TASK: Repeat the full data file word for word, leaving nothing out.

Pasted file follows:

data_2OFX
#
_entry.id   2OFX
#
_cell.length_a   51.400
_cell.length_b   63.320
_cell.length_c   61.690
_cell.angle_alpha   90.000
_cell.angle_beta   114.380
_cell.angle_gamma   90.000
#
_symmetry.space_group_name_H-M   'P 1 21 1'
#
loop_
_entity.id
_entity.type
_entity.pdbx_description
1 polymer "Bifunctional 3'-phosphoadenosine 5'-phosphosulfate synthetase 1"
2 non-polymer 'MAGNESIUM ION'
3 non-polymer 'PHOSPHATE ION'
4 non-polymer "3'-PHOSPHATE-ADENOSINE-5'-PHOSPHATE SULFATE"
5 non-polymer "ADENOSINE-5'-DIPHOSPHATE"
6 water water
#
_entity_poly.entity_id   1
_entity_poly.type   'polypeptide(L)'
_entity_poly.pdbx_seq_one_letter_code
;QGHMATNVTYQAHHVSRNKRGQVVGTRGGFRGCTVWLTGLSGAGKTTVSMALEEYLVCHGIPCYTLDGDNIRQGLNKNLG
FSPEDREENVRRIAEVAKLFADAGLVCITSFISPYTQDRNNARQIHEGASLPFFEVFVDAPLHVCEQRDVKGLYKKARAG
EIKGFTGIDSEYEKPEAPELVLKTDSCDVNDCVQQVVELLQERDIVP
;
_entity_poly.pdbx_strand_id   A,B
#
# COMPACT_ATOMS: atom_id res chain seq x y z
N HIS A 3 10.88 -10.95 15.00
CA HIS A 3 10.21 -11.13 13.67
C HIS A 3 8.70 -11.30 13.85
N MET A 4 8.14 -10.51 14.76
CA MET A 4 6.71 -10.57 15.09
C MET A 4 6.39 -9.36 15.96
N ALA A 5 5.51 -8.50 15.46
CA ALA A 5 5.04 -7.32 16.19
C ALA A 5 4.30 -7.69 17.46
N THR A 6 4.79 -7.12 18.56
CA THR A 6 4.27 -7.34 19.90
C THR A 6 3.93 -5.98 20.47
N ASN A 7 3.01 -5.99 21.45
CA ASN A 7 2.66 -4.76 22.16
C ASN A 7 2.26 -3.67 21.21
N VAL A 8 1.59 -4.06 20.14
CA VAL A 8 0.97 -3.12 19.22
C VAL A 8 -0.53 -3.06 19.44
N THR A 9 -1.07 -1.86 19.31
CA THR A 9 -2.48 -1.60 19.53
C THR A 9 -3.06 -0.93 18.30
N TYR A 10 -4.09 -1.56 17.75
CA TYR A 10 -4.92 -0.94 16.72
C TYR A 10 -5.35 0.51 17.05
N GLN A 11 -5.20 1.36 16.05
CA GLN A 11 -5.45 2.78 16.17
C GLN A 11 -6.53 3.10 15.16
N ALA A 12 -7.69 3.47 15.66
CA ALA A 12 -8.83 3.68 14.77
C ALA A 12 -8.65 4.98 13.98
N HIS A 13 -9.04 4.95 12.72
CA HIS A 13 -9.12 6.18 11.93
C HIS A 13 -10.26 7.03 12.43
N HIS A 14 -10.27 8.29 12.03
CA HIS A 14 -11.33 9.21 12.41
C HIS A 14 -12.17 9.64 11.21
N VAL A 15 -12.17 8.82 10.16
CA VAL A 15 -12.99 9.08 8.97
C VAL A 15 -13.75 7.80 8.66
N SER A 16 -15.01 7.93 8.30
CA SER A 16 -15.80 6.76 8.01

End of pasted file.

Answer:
data_2OFX
#
_entry.id   2OFX
#
_cell.length_a   51.400
_cell.length_b   63.320
_cell.length_c   61.690
_cell.angle_alpha   90.000
_cell.angle_beta   114.380
_cell.angle_gamma   90.000
#
_symmetry.space_group_name_H-M   'P 1 21 1'
#
loop_
_entity.id
_entity.type
_entity.pdbx_description
1 polymer "Bifunctional 3'-phosphoadenosine 5'-phosphosulfate synthetase 1"
2 non-polymer 'MAGNESIUM ION'
3 non-polymer 'PHOSPHATE ION'
4 non-polymer "3'-PHOSPHATE-ADENOSINE-5'-PHOSPHATE SULFATE"
5 non-polymer "ADENOSINE-5'-DIPHOSPHATE"
6 water water
#
_entity_poly.entity_id   1
_entity_poly.type   'polypeptide(L)'
_entity_poly.pdbx_seq_one_letter_code
;QGHMATNVTYQAHHVSRNKRGQVVGTRGGFRGCTVWLTGLSGAGKTTVSMALEEYLVCHGIPCYTLDGDNIRQGLNKNLG
FSPEDREENVRRIAEVAKLFADAGLVCITSFISPYTQDRNNARQIHEGASLPFFEVFVDAPLHVCEQRDVKGLYKKARAG
EIKGFTGIDSEYEKPEAPELVLKTDSCDVNDCVQQVVELLQERDIVP
;
_entity_poly.pdbx_strand_id   A,B
#
# COMPACT_ATOMS: atom_id res chain seq x y z
N HIS A 3 10.88 -10.95 15.00
CA HIS A 3 10.21 -11.13 13.67
C HIS A 3 8.70 -11.30 13.85
N MET A 4 8.14 -10.51 14.76
CA MET A 4 6.71 -10.57 15.09
C MET A 4 6.39 -9.36 15.96
N ALA A 5 5.51 -8.50 15.46
CA ALA A 5 5.04 -7.32 16.19
C ALA A 5 4.30 -7.69 17.46
N THR A 6 4.79 -7.12 18.56
CA THR A 6 4.27 -7.34 19.90
C THR A 6 3.93 -5.98 20.47
N ASN A 7 3.01 -5.99 21.45
CA ASN A 7 2.66 -4.76 22.16
C ASN A 7 2.26 -3.67 21.21
N VAL A 8 1.59 -4.06 20.14
CA VAL A 8 0.97 -3.12 19.22
C VAL A 8 -0.53 -3.06 19.44
N THR A 9 -1.07 -1.86 19.31
CA THR A 9 -2.48 -1.60 19.53
C THR A 9 -3.06 -0.93 18.30
N TYR A 10 -4.09 -1.56 17.75
CA TYR A 10 -4.92 -0.94 16.72
C TYR A 10 -5.35 0.51 17.05
N GLN A 11 -5.20 1.36 16.05
CA GLN A 11 -5.45 2.78 16.17
C GLN A 11 -6.53 3.10 15.16
N ALA A 12 -7.69 3.47 15.66
CA ALA A 12 -8.83 3.68 14.77
C ALA A 12 -8.65 4.98 13.98
N HIS A 13 -9.04 4.95 12.72
CA HIS A 13 -9.12 6.18 11.93
C HIS A 13 -10.26 7.03 12.43
N HIS A 14 -10.27 8.29 12.03
CA HIS A 14 -11.33 9.21 12.41
C HIS A 14 -12.17 9.64 11.21
N VAL A 15 -12.17 8.82 10.16
CA VAL A 15 -12.99 9.08 8.97
C VAL A 15 -13.75 7.80 8.66
N SER A 16 -15.01 7.93 8.30
CA SER A 16 -15.80 6.76 8.01